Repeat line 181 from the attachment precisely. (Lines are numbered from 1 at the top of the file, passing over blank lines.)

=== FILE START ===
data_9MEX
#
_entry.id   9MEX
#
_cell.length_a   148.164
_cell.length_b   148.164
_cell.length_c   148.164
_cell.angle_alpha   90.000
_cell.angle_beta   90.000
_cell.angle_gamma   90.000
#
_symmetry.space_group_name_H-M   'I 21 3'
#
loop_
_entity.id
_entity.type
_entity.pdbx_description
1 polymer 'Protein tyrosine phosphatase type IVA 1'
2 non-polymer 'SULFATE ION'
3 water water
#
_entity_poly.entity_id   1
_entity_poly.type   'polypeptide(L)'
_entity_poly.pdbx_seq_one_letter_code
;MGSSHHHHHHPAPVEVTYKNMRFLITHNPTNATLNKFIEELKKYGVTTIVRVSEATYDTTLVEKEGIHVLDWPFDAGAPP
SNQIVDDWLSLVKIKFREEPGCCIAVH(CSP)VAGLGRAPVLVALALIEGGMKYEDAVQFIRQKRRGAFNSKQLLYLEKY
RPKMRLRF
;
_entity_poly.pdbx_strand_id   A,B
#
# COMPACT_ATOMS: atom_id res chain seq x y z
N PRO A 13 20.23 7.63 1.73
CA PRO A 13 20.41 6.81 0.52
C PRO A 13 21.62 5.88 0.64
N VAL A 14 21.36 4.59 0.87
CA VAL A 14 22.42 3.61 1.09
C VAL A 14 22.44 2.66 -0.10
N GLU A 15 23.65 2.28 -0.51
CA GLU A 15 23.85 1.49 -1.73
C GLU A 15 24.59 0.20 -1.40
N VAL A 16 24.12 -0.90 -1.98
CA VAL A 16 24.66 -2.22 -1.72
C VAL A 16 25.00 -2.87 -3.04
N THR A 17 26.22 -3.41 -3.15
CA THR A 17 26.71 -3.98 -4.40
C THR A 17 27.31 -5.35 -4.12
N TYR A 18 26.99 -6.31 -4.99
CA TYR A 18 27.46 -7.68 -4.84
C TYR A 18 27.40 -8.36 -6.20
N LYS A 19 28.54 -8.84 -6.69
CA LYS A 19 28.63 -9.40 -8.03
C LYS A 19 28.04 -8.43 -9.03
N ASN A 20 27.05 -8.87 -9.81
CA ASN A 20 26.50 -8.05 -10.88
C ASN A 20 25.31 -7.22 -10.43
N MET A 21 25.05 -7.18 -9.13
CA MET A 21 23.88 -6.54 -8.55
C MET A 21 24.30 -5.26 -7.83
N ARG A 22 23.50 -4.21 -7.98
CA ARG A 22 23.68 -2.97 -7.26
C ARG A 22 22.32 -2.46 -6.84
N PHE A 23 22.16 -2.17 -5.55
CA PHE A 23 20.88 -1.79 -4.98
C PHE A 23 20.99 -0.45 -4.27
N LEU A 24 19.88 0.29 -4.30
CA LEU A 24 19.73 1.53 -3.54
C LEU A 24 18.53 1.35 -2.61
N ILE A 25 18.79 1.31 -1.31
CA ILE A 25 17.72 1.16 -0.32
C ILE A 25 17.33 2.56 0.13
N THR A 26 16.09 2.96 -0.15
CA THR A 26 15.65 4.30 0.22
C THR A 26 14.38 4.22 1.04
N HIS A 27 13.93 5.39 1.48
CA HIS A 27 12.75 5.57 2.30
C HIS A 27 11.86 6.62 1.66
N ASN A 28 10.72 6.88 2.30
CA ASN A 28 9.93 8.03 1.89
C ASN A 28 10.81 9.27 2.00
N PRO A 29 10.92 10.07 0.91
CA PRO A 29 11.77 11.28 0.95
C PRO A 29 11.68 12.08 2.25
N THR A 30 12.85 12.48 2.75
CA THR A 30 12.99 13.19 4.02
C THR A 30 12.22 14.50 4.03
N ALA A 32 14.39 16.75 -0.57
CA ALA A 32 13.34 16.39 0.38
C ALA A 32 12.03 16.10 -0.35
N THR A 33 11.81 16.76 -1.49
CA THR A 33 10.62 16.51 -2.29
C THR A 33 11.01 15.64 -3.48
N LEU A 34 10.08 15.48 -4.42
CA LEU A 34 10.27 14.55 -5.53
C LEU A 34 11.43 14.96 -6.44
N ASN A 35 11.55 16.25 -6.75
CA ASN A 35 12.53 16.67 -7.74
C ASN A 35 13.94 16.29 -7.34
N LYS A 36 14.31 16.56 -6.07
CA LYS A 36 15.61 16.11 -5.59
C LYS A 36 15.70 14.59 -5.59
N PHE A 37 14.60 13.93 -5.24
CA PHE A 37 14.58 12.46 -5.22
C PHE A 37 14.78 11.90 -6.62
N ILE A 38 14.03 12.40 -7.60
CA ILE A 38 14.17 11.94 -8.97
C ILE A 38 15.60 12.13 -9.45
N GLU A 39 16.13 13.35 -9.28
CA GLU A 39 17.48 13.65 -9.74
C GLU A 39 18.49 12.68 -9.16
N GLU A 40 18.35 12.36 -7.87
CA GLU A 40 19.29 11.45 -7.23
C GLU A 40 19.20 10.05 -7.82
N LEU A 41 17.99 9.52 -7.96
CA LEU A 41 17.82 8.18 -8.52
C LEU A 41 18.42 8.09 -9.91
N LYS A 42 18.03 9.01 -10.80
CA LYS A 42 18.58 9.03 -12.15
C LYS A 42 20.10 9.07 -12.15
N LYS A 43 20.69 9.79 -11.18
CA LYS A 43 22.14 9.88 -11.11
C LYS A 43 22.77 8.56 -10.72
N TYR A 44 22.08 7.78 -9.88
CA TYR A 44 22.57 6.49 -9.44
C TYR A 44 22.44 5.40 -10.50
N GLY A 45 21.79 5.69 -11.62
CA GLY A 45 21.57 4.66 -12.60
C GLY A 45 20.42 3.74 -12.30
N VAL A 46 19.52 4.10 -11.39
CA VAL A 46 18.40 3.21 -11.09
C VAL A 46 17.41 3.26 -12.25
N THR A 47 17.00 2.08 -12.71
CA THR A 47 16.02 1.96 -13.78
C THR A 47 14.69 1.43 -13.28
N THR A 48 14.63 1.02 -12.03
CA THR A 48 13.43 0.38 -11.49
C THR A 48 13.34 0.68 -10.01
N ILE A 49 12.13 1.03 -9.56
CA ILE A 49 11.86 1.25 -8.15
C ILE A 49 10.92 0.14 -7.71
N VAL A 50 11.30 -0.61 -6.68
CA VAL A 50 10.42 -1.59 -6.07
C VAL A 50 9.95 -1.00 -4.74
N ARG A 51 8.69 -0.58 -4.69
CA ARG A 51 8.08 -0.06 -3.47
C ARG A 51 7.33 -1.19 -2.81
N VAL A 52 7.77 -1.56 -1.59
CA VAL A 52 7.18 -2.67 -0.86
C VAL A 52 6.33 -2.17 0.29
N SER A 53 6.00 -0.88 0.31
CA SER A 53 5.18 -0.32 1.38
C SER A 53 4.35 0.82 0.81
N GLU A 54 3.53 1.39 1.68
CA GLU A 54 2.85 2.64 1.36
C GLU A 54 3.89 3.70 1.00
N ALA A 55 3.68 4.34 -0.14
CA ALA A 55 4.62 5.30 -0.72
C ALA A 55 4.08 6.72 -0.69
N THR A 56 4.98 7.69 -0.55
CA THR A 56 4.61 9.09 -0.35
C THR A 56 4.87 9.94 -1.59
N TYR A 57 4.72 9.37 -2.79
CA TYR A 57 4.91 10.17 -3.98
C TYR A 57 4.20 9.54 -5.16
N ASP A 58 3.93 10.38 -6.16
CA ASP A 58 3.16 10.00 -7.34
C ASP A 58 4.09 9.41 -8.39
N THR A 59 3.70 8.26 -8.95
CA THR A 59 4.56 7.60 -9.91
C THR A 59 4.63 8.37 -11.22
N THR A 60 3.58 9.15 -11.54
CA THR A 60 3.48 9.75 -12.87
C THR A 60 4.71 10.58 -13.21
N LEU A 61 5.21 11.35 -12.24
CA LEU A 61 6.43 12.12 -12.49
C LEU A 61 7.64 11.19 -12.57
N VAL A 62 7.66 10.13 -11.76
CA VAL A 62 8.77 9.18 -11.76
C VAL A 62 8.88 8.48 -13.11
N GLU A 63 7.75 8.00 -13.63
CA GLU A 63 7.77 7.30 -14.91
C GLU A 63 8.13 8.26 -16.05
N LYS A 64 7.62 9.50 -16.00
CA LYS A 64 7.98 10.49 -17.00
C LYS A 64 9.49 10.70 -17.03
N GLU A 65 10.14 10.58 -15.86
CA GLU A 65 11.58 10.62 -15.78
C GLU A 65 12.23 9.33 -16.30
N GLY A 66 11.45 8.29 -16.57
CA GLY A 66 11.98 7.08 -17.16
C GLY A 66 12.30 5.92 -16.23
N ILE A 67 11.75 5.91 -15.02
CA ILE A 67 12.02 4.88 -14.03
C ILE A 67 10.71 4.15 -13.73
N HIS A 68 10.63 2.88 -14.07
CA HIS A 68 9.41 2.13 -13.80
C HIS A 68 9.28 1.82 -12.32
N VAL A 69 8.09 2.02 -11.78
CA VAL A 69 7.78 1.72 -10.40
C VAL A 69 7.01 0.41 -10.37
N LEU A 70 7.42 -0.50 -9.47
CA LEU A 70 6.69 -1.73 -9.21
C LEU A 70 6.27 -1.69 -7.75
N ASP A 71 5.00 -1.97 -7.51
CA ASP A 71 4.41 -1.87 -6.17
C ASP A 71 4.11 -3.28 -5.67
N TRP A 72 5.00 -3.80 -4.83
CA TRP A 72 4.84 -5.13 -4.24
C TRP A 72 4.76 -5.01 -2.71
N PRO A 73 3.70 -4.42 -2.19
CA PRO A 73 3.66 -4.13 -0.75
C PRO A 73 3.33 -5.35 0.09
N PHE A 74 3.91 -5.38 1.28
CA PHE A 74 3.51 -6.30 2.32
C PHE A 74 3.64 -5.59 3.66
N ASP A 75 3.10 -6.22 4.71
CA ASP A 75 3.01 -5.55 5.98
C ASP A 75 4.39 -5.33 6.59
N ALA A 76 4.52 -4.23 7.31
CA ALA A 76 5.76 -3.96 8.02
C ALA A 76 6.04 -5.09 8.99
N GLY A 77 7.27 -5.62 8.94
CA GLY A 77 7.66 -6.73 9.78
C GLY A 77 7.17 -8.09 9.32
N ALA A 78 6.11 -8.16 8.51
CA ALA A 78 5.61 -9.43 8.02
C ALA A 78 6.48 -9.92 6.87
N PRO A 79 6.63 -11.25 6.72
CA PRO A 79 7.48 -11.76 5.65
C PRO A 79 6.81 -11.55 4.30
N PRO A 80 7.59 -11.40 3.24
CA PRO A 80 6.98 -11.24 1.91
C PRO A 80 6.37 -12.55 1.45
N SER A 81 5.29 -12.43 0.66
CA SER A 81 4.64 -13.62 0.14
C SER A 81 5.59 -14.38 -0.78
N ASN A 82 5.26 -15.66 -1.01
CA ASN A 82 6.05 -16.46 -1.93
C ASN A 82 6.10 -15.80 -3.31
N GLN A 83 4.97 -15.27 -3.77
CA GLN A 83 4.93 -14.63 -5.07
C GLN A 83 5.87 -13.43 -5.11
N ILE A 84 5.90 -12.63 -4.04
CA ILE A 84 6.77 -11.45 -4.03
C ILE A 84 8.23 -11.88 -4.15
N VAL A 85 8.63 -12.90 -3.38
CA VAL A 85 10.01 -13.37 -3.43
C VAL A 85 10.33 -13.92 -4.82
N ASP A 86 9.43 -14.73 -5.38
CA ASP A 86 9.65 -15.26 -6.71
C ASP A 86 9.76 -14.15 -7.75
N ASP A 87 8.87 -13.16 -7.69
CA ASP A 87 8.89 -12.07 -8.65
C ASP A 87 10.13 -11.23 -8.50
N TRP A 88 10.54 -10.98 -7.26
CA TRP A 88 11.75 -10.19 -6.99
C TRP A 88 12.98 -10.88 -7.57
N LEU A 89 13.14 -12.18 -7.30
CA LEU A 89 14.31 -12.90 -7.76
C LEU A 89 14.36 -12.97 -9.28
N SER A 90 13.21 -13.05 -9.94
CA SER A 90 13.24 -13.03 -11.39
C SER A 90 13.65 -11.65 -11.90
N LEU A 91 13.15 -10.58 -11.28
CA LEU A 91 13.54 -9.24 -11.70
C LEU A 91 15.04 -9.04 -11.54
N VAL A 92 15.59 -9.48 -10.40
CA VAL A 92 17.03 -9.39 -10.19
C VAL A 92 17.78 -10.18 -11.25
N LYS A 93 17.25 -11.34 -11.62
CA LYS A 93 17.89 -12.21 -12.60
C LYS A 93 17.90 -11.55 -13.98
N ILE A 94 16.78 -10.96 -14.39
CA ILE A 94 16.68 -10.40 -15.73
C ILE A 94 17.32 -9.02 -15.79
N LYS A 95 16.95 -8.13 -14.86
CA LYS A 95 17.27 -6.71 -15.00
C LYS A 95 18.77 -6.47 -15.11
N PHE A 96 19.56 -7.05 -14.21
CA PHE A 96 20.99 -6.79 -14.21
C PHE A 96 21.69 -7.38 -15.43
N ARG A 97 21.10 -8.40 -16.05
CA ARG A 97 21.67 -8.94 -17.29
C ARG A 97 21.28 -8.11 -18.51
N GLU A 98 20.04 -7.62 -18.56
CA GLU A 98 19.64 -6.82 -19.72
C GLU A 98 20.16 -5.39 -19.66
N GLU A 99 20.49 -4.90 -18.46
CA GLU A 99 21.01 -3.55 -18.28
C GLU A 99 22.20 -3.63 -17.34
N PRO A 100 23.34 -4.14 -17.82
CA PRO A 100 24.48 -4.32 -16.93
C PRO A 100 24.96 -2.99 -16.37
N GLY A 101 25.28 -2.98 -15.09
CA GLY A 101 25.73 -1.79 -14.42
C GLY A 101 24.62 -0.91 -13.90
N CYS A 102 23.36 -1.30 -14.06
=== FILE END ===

C GLU A 63 8.13 8.26 -16.05